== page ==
The above preview is unformatted text

This student written piece of work is one of many that can be found in our GCSE William Blake section.

Found what you're looking for?

  • Start learning 29% faster today
  • 150,000+ documents available
  • Just £6.99 a month

Not the one? Search for your essay title...
  • Join over 1.2 million students every month
  • Accelerate your learning by 29%
  • Unlimited access from just £6.99 per month

See related essaysSee related essays

Related GCSE William Blake essays

  1. Compare and Contrast "London" by William Blake and "IslandMan" by Grace Nichols. Consider How ...

    Voice This poem is written through the eyes of one person. This person wants you to understand just what its like to live on a beautiful island and then come back to the "dull" reality of their life as it is now.

  2. William Blake is a social critic of his time. Who does he criticise and ...

    The narrator is writing what could happen in the future with the poor. The first two lines are saying that there is a place where the sun does shine and the rain does fall. Meaning that the poor will no longer be poor if they find this place, they will be happy and joyful, they will live in bliss.

  1. How does William Blake portray children and childhood in his poetry? Discuss with references ...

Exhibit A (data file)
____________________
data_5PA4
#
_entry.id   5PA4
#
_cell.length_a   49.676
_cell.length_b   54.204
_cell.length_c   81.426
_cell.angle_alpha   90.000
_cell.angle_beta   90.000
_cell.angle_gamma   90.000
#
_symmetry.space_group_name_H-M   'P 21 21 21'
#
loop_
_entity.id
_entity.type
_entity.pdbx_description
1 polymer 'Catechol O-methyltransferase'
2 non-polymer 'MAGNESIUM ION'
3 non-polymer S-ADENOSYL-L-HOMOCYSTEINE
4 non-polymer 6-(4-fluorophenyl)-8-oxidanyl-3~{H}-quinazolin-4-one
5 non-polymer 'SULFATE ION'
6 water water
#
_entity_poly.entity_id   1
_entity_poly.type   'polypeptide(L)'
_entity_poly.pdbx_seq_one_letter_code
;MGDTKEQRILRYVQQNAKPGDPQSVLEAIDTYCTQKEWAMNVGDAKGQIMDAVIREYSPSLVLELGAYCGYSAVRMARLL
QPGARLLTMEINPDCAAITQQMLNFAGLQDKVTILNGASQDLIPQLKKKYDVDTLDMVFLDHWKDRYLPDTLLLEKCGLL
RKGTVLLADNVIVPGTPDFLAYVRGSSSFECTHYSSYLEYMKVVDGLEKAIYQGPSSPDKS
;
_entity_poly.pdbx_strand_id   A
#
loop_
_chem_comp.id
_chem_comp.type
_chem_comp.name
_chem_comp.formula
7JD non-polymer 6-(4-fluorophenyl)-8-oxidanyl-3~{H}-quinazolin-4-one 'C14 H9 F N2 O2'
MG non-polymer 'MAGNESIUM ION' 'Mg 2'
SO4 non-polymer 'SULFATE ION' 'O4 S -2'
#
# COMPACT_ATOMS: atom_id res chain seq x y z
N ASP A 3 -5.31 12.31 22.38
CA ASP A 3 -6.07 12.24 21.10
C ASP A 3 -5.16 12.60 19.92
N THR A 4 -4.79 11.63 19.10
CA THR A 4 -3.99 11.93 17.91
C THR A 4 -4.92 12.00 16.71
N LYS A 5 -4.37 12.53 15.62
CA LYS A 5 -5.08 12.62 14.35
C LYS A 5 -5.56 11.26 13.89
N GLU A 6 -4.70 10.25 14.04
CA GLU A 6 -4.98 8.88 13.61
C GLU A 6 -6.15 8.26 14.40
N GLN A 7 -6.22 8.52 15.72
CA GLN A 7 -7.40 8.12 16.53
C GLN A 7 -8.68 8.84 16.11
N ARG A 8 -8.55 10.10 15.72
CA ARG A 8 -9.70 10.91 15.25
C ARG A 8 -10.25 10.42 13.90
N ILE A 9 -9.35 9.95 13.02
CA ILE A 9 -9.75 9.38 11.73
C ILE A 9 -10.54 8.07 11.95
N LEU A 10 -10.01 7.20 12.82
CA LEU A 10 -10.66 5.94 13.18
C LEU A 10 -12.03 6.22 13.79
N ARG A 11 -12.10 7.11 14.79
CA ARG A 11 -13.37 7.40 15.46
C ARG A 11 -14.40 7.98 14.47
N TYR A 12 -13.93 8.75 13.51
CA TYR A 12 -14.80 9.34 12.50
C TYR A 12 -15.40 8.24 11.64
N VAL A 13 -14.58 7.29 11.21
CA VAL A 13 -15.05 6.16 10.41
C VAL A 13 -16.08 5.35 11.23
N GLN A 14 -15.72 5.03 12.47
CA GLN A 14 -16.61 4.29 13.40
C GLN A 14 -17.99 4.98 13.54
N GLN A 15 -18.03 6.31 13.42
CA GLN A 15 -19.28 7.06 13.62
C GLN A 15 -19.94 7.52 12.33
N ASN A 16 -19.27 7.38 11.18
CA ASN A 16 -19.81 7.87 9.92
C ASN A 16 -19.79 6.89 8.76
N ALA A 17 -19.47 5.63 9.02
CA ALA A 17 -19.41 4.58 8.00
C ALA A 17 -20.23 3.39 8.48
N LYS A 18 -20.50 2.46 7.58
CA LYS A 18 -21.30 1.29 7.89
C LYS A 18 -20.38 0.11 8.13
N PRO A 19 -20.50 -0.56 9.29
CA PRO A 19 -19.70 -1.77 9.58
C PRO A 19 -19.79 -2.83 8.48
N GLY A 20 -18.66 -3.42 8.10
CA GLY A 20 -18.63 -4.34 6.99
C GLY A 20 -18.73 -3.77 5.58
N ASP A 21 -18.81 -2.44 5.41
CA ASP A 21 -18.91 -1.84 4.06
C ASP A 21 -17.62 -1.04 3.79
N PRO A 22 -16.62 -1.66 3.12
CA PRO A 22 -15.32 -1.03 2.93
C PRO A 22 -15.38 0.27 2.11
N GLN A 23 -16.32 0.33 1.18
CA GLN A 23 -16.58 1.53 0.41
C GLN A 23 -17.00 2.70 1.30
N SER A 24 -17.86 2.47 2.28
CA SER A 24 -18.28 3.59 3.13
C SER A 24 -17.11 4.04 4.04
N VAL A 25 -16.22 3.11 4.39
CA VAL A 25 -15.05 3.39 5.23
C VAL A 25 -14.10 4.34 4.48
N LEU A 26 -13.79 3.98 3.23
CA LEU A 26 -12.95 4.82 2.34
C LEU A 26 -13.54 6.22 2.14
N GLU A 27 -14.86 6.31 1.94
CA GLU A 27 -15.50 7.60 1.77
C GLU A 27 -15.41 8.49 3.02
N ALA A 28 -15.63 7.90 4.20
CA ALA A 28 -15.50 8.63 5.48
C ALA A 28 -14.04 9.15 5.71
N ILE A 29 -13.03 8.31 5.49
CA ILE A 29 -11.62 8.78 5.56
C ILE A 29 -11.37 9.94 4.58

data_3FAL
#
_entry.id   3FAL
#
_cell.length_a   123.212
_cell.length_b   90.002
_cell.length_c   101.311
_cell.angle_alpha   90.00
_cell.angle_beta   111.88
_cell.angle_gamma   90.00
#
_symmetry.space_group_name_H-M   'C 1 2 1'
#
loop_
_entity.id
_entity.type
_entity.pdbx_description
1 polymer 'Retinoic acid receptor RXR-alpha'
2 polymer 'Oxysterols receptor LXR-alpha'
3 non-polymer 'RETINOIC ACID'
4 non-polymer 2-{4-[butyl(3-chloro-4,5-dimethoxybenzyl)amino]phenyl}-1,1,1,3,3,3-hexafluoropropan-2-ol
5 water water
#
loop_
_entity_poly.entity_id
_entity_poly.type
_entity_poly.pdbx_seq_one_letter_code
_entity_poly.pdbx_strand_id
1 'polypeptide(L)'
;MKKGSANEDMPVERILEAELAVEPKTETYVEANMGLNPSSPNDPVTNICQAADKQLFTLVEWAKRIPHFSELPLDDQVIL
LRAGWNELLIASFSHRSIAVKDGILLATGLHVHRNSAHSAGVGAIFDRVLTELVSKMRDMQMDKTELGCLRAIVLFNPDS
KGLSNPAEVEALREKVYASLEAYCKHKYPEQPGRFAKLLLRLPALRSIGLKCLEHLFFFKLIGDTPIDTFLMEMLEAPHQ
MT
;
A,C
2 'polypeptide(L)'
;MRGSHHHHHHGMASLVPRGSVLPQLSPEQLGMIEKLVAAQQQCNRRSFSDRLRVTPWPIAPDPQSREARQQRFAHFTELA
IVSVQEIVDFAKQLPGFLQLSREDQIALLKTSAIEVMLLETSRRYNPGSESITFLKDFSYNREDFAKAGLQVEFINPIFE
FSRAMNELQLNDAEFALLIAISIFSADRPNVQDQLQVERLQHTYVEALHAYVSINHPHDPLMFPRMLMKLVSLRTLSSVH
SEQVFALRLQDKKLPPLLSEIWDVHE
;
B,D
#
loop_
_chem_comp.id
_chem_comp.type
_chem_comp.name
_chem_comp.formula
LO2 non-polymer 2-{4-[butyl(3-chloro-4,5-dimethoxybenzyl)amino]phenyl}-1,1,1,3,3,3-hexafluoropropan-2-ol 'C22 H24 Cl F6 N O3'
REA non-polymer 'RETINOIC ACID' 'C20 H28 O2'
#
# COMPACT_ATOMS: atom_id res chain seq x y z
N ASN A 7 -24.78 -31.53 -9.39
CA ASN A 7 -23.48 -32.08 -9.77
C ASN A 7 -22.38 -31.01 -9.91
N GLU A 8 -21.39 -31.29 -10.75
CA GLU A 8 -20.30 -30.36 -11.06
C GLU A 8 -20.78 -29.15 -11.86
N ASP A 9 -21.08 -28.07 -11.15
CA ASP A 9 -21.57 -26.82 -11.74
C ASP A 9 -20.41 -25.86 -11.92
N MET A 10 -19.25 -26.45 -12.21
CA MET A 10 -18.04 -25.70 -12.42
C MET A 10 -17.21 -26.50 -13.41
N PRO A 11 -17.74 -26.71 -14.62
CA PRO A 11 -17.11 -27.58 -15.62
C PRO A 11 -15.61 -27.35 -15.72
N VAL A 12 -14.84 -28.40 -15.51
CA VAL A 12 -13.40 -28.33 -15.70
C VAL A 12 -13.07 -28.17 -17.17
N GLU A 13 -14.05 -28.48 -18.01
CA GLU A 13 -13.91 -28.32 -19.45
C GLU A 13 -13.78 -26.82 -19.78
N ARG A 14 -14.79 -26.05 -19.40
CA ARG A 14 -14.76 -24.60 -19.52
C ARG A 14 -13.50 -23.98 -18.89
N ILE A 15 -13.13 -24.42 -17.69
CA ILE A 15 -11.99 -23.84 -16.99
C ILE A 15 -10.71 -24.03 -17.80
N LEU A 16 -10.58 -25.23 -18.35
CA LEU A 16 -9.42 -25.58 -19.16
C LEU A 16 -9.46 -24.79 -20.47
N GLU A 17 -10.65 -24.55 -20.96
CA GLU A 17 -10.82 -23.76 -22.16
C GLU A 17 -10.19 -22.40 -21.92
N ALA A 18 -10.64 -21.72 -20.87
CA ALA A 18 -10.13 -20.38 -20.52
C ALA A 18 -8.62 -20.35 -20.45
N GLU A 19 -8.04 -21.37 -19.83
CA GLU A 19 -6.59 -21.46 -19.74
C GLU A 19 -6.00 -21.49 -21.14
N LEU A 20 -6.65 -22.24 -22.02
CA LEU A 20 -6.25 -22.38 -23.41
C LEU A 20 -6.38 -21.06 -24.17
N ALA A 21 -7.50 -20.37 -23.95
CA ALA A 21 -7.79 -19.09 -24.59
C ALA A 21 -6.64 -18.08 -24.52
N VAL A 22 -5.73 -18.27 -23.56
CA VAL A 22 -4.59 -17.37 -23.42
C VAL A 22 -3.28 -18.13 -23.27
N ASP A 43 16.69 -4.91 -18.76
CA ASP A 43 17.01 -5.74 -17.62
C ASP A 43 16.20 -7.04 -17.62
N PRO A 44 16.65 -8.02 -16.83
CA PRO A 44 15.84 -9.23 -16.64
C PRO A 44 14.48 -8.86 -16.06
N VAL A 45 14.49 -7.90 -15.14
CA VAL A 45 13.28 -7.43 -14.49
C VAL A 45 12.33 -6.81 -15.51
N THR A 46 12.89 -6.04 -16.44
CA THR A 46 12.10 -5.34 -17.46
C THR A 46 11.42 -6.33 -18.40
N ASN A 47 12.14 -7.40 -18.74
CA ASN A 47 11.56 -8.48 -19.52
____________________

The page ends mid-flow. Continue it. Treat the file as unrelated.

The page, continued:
Country and nature linking together as I think Blake wants the reader to feel life is more natural, unselfish way in the countryside. It's a much nicer place for the children. We can see the poem involves country and nature from lines like 'birds of the bush' here there is jolly nature singing.

  2. The Analysis of William Blake's 'The Tyger and the lamb'.

    On a philosophical level the two poems are similar in the fact that both are exploring the theme of creation and both have very strong religious themes.

  1. William Blake- subject, language and form

    time by the government the unhappiness of the English soldier could, its causes were ignored, lead to similar bloodshed here. Images of darkness are made similar to Blake's poems of the 'Chimney Sweeper (Experience) and (Innocence)' "through midnight streets" The last image that Blake highlights has a shock factor because it talks about child prostitution.

  2. William Blake - Blake is angry and critical about the attitude and values of ...

    This is again linking to nature because he uses the simile to compare them to 'a mighty wind' and this makes their singing seem very happy. In the experience version the children are again linked to nature and innocence, however they are portrayed in a more negative way and seem a lot more miserable.

  1. The Population Growth of London 1801 - 1881

    In the same graph, we can see that around the same period, the Lambeth (north-west London) and Kensington (south London) districts experienced a rapid increase in population. This is mainly due to the improved transport links and the growth of the Middle class in the areas, which in turn, leads to increased employment opportunities in the service and domestic areas.

  2. The Art of Living in London - Henry Peacham.

    And stating that the 'city is the quicksand; the longer you stand upon it the deeper you sink. Peacham addresses visitors to the city to avoid idleness, and tells of activities that according to him make a person idle.

  • Over 160,000 pieces
    of student written work
  • Annotated by
    experienced teachers
  • Ideas and feedback to
    improve your own work